The Baseball Tarot is a quality Tarot cards-and-book set with 78 borderless, oversized, and very glossy cards. The major arcana have titles altered to fit the baseball theme, while the minors are divided into suits of Mitts (Cups), Balls (Swords), Bats (Wands), and Bases (Coins), each with twelve suit cards and two courts (Coach and MVP). It's much, much better than the other Tarot of Baseball.
Baseball Tarot is a 78 card deck which, as its name suggests, brings the all-American world of baseball to Tarot. The two might seem like strange bed-fellows at first. Yet as a sport which is stepped in both metaphor and myth, the two make a surprisingly good pair. To my knowledge, this is the one of three published decks which marries the two (see Tarot of Baseball and the Marseille-inspired Tarot de Cooperstown). In my opinion, this is the strongest of the three, as it manages to create a themed deck without falling into the trappings of many novelty deck.
The deck swaps out traditional suits for more appropriate symbols. Wands become Bats, Cups are Mits, Swords are now Balls and Pentacles, Bases. In an unusual move, Pages and Knights are labelled as card 11 and 12 respectively. While some might object to the unusual numbering on esoteric grounds, or lament the loss of identifiable people cards, they do still maintain the general feel of the Rider-Waite deck, but solve the difficulty beginners often face of interpreting court cards. Queen and King become Coach and MVP, with Coachs dealing with learning aspects of the suits, and MVP with accomplishment in that suit. Minor Arcana cards are given titles, making it immediately clear what aspect of Baseball the card is referencing.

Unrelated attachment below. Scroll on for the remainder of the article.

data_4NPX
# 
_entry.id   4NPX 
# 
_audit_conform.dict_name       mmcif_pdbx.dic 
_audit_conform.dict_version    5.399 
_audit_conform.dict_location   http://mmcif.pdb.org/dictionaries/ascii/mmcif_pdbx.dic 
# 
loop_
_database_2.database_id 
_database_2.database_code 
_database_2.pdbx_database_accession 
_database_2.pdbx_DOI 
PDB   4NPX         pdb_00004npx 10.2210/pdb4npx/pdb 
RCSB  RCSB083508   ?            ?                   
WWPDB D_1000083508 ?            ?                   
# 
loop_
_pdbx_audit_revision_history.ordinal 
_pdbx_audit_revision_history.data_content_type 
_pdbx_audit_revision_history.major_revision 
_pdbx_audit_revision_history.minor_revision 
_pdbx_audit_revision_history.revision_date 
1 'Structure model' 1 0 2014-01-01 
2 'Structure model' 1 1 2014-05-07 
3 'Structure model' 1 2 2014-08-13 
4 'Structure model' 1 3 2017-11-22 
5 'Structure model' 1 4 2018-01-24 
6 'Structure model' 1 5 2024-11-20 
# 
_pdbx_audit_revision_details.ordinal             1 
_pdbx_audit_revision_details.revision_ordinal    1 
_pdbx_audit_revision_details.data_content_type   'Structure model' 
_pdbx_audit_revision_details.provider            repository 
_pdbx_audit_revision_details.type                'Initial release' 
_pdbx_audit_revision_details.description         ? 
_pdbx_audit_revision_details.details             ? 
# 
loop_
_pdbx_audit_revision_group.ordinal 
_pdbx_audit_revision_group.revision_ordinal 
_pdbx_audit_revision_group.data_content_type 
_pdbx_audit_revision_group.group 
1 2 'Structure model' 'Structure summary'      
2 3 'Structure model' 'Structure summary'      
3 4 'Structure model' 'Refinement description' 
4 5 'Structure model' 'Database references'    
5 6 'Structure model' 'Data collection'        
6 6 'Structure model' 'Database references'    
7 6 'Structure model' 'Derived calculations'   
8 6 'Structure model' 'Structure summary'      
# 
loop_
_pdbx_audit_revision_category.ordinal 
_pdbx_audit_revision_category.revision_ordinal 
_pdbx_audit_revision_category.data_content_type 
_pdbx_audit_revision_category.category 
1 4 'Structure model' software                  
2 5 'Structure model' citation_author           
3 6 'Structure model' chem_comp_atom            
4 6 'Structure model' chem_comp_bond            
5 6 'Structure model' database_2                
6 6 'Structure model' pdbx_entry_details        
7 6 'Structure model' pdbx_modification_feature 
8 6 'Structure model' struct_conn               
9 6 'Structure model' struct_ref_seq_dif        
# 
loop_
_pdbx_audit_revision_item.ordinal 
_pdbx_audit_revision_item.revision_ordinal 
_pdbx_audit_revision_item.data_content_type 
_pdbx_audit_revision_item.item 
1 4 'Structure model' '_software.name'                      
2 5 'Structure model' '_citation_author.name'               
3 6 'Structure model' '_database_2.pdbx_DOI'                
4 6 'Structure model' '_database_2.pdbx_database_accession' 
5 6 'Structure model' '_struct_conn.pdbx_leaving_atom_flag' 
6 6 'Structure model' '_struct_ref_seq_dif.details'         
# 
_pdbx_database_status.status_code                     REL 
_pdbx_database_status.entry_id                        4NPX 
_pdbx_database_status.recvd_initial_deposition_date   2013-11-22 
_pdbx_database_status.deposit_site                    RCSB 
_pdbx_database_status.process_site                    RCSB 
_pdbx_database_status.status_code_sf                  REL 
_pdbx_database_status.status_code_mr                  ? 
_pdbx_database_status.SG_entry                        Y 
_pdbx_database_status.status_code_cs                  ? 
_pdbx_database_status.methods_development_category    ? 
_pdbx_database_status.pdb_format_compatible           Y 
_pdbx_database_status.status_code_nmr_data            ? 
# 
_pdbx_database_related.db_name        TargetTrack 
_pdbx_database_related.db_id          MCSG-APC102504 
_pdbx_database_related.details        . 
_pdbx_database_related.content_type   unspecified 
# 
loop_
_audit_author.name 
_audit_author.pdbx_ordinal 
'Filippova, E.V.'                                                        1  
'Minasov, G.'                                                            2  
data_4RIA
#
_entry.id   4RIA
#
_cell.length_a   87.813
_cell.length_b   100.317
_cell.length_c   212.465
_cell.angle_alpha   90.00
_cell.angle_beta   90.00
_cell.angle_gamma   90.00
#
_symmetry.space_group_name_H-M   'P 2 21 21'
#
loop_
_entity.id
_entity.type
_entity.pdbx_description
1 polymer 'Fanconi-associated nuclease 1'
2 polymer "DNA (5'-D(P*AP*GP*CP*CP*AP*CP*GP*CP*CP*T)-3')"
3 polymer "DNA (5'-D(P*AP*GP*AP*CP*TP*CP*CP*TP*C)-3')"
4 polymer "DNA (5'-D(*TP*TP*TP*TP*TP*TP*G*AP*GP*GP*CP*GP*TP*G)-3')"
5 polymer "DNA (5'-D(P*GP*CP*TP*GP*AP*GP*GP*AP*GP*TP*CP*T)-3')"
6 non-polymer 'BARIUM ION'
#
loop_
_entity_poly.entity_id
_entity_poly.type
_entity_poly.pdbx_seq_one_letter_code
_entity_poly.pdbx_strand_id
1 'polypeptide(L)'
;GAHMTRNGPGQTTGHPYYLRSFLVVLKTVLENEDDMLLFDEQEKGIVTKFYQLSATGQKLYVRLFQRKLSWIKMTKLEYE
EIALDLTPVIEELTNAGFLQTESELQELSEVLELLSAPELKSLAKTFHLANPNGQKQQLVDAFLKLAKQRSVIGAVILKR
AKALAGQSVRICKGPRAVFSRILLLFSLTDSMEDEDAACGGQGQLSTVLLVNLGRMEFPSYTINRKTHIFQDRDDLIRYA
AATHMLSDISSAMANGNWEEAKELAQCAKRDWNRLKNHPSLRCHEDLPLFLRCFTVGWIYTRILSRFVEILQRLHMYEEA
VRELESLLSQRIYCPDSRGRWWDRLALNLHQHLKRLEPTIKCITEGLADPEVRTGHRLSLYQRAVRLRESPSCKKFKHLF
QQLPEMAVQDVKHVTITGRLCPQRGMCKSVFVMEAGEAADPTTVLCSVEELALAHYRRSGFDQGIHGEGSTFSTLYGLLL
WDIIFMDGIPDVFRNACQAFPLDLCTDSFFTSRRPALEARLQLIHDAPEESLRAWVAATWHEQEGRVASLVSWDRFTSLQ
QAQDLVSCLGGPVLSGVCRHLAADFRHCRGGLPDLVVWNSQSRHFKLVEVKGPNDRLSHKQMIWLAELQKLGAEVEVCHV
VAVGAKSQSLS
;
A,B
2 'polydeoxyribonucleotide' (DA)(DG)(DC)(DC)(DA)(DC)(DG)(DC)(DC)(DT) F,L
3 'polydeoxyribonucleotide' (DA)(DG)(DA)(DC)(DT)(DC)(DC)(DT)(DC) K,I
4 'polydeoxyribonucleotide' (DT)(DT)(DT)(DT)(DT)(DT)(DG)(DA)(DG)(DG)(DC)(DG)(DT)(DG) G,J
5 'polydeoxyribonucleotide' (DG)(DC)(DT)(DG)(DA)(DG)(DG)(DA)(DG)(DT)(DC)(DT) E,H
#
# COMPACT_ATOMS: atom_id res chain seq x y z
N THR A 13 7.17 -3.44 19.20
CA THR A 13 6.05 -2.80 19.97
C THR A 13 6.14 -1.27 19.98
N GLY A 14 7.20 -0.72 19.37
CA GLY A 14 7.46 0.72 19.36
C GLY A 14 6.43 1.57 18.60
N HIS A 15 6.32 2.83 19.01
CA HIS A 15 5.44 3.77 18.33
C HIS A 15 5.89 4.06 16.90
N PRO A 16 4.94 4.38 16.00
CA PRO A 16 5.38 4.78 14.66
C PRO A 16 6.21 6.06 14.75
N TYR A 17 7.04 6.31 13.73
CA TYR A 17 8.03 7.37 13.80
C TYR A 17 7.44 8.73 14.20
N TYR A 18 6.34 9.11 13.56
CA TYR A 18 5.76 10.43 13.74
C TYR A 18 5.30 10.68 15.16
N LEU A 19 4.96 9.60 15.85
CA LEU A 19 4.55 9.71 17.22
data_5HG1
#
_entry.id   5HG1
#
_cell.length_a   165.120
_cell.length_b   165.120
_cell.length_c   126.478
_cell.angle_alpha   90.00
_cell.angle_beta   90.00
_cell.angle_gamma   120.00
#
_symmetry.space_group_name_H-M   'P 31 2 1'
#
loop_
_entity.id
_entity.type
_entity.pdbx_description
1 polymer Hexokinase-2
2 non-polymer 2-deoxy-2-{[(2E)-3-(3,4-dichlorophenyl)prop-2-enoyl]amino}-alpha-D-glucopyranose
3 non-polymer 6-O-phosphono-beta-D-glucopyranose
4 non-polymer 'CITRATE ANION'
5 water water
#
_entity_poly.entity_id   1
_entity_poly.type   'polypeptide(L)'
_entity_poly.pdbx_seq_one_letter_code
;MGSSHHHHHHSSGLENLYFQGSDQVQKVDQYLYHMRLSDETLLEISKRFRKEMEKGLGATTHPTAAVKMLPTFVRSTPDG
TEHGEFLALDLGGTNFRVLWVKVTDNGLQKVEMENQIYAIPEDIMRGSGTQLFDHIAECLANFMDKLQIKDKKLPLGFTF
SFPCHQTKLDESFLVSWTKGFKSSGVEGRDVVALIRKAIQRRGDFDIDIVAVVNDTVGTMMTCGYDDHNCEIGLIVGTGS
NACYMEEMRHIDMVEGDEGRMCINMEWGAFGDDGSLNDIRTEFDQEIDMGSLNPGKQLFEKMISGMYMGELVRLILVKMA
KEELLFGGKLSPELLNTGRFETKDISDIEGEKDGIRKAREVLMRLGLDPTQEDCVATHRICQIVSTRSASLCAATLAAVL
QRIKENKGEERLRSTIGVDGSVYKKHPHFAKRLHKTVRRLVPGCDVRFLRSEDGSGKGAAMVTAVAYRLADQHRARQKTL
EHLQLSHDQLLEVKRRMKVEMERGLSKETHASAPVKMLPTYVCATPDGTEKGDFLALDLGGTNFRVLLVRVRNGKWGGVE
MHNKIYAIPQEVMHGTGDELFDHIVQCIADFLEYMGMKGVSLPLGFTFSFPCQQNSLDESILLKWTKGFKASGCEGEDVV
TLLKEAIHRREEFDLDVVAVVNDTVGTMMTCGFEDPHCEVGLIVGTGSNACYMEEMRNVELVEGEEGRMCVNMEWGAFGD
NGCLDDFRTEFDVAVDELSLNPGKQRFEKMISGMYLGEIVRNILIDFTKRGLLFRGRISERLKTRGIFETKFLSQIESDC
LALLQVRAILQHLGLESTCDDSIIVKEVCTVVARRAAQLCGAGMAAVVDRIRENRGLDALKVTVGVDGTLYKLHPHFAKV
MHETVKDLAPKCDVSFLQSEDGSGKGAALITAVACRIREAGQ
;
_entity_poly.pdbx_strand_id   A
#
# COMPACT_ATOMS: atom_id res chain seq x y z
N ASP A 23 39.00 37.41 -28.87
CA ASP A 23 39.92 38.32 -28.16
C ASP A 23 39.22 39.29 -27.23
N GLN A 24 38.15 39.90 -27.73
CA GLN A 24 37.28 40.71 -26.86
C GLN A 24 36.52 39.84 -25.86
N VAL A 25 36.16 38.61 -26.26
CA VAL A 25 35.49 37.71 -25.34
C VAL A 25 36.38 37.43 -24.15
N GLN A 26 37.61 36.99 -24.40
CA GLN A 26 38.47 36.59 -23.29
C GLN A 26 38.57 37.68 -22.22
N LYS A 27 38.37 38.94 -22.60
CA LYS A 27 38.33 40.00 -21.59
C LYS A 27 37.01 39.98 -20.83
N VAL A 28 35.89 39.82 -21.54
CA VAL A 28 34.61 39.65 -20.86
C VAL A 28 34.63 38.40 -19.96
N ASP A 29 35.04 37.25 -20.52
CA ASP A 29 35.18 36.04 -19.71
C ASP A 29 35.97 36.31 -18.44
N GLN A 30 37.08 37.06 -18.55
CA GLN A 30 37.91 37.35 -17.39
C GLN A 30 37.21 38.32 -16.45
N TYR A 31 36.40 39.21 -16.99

A quick note on gender: In a deck that could have easily only depicted men, the cards do a good job of including women throughout, though it is a bit disappointing to see cards such as the Empress replaced with a masculine equivalent. Still, the inclusion of women is appreciated.
Card stock is glossy, but very sturdy. The oversized card size will be difficult to shuffle for smaller hands but lend themselves well to display for daily draws. The art, unfortunately, hasn't aged well and both colouring and illustration style is decidedly stuck in the 90s. Those who are looking for an aesthetic experience can move along. But those are looking for a practical, down to earth deck will be pleasantly surprised at the depth of this deck. The recommended reading in the back of Mary K Greer, Rachel Pollack and Gail Fairfield give you an idea of what kind of reading the authors had in mind. Asides from listing the occasional astrological correspondence, the deck steers clear of any esoteric associations. The cards are approached as a tool for self-development and practical advice.